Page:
The finding is clear: 60% of French people, according to a Viavoice poll published on Saturday, September 26, believe that the media have given too much space in their coverage to the Covid-19 pandemic.

One in two French people find that the information given was anxiety-provoking, 43% believe that journalists have fueled the fear of the pandemic, and 32% of French people even feel that the media have used this fear to gain an audience.

"The media treatment of the pandemic is judged severely by the public, underlines Stewart Chau, consultant at ViaVoice, contacted by France 24. The fact that we talk about it all the time and everywhere has amplified their perception of information. anxiety-provoking, even catastrophic for 28% of those surveyed. "

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Thus, only 25% of French people believe that the coverage of the pandemic by the media was balanced, and they are only 13% to find that the information given allowed them to control and fight their fear of the new coronavirus.

The study commissioned by France 24, RFI, MCD, France Télévisions, Radio France and the Journal du Dimanche shows that the French are waiting for practical information and certainty.

To the question, "to provide you with useful information on the Covid and its consequences in the coming months, what do you primarily expect from journalists and the media?", 51% of respondents say they want constructive information that offers solutions to protect themselves from the disease, 47% want the expertise of researchers specializing in health issues and 45% of the elements of verification on the information circulating on the pandemic.

"The French discovered that the experts could contradict each other"

“Experts were omnipresent on TV sets, but the French discovered that they were contradicting themselves and that they could be wrong, notes Stewart Chau. However, their expectations are clear: they require an expertise that reveals more truth than contradictions . They expect the media to speak authoritatively and to provide practical information that will enable them to protect themselves against disease. "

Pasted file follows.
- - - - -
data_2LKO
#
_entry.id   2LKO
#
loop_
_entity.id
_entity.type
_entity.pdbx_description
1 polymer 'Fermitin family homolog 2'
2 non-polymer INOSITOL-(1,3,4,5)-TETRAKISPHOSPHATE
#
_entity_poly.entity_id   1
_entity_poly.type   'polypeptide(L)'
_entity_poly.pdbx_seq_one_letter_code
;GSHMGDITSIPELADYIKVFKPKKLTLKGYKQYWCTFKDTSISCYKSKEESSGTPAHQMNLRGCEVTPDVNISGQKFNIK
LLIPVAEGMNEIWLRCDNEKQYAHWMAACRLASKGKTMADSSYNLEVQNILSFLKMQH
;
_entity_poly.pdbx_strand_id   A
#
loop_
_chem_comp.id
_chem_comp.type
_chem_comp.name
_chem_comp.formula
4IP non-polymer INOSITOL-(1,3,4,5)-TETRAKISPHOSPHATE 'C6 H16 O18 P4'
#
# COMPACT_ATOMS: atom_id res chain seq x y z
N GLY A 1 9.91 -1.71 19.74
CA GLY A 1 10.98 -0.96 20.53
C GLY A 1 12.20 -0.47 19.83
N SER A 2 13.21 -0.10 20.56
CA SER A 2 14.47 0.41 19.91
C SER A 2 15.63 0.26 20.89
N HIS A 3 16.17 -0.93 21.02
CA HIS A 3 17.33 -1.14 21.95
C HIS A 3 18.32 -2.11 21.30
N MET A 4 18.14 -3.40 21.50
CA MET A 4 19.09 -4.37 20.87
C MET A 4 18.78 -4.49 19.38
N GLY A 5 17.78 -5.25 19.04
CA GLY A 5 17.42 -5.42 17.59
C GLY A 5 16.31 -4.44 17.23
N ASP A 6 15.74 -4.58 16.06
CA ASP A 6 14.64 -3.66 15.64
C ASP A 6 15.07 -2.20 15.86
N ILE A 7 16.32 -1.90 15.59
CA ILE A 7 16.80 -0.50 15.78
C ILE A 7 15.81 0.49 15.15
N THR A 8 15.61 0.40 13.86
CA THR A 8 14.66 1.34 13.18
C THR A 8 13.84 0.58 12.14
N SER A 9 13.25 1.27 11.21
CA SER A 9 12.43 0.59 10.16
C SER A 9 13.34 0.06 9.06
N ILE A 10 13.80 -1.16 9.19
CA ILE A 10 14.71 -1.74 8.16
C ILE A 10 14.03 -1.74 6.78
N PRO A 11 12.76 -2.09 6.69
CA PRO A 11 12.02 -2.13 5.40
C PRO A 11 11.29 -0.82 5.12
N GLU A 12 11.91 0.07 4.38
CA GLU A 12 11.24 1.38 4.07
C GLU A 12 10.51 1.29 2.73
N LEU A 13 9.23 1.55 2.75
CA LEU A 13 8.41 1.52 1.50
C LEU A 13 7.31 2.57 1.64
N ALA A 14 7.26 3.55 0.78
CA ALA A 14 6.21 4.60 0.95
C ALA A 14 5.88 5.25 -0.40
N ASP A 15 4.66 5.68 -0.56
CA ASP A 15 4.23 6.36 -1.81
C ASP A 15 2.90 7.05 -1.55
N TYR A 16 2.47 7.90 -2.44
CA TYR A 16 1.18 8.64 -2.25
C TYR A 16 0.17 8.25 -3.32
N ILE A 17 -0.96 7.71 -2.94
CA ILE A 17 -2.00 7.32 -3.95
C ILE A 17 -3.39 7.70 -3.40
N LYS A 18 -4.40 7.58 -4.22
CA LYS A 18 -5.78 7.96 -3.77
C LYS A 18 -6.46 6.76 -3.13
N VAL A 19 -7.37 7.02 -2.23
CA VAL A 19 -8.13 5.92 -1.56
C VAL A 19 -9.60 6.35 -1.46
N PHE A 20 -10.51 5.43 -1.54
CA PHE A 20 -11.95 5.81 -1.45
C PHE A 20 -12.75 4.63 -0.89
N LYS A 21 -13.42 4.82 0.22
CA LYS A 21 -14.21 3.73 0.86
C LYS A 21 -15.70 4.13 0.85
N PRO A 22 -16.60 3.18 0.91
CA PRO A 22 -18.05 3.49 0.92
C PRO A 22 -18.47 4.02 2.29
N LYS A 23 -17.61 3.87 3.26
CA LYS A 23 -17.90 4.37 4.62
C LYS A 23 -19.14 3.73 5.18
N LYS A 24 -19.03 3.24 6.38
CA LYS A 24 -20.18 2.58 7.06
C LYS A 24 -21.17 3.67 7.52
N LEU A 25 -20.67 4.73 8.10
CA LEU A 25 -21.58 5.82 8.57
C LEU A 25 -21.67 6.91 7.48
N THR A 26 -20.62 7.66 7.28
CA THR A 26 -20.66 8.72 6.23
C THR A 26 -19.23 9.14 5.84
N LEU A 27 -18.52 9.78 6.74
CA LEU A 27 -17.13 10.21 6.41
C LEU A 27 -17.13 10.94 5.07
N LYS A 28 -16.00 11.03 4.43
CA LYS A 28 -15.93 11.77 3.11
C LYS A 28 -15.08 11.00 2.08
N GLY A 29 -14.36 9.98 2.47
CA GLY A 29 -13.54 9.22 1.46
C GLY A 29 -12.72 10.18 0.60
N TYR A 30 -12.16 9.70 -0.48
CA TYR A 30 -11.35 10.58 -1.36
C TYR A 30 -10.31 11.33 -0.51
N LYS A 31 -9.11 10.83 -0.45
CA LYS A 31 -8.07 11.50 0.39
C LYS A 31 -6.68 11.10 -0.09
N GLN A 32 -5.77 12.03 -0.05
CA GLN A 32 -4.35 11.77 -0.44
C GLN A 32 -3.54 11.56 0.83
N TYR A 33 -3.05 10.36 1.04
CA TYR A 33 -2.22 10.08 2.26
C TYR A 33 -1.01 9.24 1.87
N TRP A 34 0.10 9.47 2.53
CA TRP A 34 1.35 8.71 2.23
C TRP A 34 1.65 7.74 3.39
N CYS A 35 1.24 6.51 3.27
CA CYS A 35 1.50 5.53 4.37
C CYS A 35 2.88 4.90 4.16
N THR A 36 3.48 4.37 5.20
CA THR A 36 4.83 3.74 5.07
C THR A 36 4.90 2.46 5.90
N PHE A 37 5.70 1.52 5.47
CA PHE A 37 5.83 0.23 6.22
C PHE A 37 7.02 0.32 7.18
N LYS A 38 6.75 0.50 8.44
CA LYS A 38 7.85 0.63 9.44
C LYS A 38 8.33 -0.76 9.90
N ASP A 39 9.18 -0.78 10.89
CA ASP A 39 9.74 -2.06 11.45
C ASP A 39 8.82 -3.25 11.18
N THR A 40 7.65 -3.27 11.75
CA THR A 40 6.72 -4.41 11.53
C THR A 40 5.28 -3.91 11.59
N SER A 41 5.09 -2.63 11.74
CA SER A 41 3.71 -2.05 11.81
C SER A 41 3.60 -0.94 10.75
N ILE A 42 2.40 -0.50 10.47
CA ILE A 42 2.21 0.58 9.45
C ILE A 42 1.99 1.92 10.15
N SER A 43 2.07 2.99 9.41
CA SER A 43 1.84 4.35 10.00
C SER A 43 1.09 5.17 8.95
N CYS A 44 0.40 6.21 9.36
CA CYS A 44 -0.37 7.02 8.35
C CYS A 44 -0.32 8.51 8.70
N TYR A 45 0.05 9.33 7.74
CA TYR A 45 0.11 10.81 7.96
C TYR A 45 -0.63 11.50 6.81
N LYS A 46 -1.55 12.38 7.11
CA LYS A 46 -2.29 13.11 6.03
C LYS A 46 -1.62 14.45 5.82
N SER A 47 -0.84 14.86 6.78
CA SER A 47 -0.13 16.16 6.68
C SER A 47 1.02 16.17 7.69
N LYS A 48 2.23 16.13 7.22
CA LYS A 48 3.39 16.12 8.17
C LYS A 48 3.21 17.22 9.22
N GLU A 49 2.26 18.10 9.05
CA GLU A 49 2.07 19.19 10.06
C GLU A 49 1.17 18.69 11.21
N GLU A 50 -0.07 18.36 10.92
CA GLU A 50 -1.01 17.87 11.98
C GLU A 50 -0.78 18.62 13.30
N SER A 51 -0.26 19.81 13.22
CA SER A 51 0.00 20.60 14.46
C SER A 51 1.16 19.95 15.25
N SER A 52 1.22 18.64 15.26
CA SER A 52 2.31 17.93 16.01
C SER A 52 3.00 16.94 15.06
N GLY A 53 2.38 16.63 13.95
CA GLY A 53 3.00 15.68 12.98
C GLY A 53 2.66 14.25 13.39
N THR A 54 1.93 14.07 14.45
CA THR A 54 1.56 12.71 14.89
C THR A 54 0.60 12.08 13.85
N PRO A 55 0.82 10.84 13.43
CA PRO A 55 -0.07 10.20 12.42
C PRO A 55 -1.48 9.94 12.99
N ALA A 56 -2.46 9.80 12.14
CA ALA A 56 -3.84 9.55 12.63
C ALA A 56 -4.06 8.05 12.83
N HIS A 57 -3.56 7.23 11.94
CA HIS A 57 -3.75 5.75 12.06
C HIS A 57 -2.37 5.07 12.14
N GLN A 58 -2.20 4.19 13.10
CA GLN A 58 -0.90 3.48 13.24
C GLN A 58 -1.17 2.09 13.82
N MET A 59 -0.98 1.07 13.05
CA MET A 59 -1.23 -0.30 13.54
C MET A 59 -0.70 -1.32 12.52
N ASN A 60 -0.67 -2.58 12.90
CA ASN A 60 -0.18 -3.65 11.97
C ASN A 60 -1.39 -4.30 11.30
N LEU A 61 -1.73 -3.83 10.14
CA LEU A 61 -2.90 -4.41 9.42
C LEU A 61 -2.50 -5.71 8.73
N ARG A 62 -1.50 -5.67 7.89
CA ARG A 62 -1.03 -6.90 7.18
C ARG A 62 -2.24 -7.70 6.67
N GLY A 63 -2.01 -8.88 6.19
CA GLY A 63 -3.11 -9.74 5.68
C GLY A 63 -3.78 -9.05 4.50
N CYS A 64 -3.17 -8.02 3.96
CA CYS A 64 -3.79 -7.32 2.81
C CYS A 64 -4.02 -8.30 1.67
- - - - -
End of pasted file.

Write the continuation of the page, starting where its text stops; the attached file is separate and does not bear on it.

Problem: the Covid-19 pandemic is unprecedented and the scientific community as a whole has had to learn lessons from its day-to-day evolution.

The look at children is thus revealing.

While they were considered, at the beginning of March, as certain vectors of the virus and that the closure of schools was advocated, even before the general containment of the population, they are now seen as a population representing little or no danger. in disease transmission.

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"We were in a context of total uncertainty and the French had great difficulty in internalizing the fact that information could be evolving and changing. Information is so accessible that citizens assume that we know the However, knowledge can evolve and be debated, ”recalls the ViaVoice consultant.

In a world where rulers, scientists and journalists find it difficult to say that they do not know, talking about a subject that is little known also forces you to formulate hypotheses that are sometimes wrongly perceived as certainties.

The evolution of government discourse on masks or the controversies surrounding Professor Didier Raoult's positions have probably not helped much either.

"A growing climate of mistrust"

Another lesson: the need for reliable information appears clearly in the assessment of the work of verifying information carried out by journalists.

The French are 33% to find fact-checking on information circulating on Covid-19 "necessary", and 16% of them "useful".

They are especially 29% to consider that the verification of the facts was not "important enough".

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Finally, the ViaVoice study shows that the health crisis and its media treatment will have consequences in the relationship of the French to the media.

Only 8% of those questioned consider that the information on the pandemic has been treated "rigorously" and they are only 6% to consider that this information was "verified".

"After the time of surprise, came that of questioning knowledge institutions, notes Stewart Chau. We live in a climate of growing mistrust vis-à-vis the government and journalists."

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